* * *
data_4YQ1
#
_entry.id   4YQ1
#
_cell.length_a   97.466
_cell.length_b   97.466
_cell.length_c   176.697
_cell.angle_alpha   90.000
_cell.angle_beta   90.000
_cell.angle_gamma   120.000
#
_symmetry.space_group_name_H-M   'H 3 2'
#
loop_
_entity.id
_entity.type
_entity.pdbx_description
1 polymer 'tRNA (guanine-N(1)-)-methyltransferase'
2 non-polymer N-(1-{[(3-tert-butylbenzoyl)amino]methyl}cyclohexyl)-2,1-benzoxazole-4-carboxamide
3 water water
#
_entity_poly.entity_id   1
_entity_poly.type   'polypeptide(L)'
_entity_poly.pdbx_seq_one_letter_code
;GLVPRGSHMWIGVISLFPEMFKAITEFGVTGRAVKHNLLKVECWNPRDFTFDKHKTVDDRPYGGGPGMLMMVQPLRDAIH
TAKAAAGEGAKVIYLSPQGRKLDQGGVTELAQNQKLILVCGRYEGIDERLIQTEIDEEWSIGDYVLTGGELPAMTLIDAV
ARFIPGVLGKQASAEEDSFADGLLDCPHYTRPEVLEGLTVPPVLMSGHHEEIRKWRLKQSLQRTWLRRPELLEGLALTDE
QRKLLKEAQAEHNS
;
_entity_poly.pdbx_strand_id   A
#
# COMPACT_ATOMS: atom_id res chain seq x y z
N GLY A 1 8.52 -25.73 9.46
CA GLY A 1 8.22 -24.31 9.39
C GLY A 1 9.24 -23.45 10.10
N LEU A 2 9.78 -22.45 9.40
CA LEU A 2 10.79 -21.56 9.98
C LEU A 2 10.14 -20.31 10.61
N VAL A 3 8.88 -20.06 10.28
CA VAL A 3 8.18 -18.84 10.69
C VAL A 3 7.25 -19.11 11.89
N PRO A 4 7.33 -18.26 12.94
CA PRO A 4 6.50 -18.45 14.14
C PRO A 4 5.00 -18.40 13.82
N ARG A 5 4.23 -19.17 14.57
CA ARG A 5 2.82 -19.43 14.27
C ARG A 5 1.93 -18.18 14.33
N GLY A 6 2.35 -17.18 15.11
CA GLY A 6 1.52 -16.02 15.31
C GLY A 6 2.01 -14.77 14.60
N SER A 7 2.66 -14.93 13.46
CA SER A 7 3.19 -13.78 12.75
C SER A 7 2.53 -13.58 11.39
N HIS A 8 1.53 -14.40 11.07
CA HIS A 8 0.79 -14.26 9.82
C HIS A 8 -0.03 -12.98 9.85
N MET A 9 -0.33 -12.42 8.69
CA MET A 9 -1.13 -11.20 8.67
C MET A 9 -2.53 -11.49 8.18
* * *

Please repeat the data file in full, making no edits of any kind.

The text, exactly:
data_4YQ1
#
_entry.id   4YQ1
#
_cell.length_a   97.466
_cell.length_b   97.466
_cell.length_c   176.697
_cell.angle_alpha   90.000
_cell.angle_beta   90.000
_cell.angle_gamma   120.000
#
_symmetry.space_group_name_H-M   'H 3 2'
#
loop_
_entity.id
_entity.type
_entity.pdbx_description
1 polymer 'tRNA (guanine-N(1)-)-methyltransferase'
2 non-polymer N-(1-{[(3-tert-butylbenzoyl)amino]methyl}cyclohexyl)-2,1-benzoxazole-4-carboxamide
3 water water
#
_entity_poly.entity_id   1
_entity_poly.type   'polypeptide(L)'
_entity_poly.pdbx_seq_one_letter_code
;GLVPRGSHMWIGVISLFPEMFKAITEFGVTGRAVKHNLLKVECWNPRDFTFDKHKTVDDRPYGGGPGMLMMVQPLRDAIH
TAKAAAGEGAKVIYLSPQGRKLDQGGVTELAQNQKLILVCGRYEGIDERLIQTEIDEEWSIGDYVLTGGELPAMTLIDAV
ARFIPGVLGKQASAEEDSFADGLLDCPHYTRPEVLEGLTVPPVLMSGHHEEIRKWRLKQSLQRTWLRRPELLEGLALTDE
QRKLLKEAQAEHNS
;
_entity_poly.pdbx_strand_id   A
#
# COMPACT_ATOMS: atom_id res chain seq x y z
N GLY A 1 8.52 -25.73 9.46
CA GLY A 1 8.22 -24.31 9.39
C GLY A 1 9.24 -23.45 10.10
N LEU A 2 9.78 -22.45 9.40
CA LEU A 2 10.79 -21.56 9.98
C LEU A 2 10.14 -20.31 10.61
N VAL A 3 8.88 -20.06 10.28
CA VAL A 3 8.18 -18.84 10.69
C VAL A 3 7.25 -19.11 11.89
N PRO A 4 7.33 -18.26 12.94
CA PRO A 4 6.50 -18.45 14.14
C PRO A 4 5.00 -18.40 13.82
N ARG A 5 4.23 -19.17 14.57
CA ARG A 5 2.82 -19.43 14.27
C ARG A 5 1.93 -18.18 14.33
N GLY A 6 2.35 -17.18 15.11
CA GLY A 6 1.52 -16.02 15.31
C GLY A 6 2.01 -14.77 14.60
N SER A 7 2.66 -14.93 13.46
CA SER A 7 3.19 -13.78 12.75
C SER A 7 2.53 -13.58 11.39
N HIS A 8 1.53 -14.40 11.07
CA HIS A 8 0.79 -14.26 9.82
C HIS A 8 -0.03 -12.98 9.85
N MET A 9 -0.33 -12.42 8.69
CA MET A 9 -1.13 -11.20 8.67
C MET A 9 -2.53 -11.49 8.18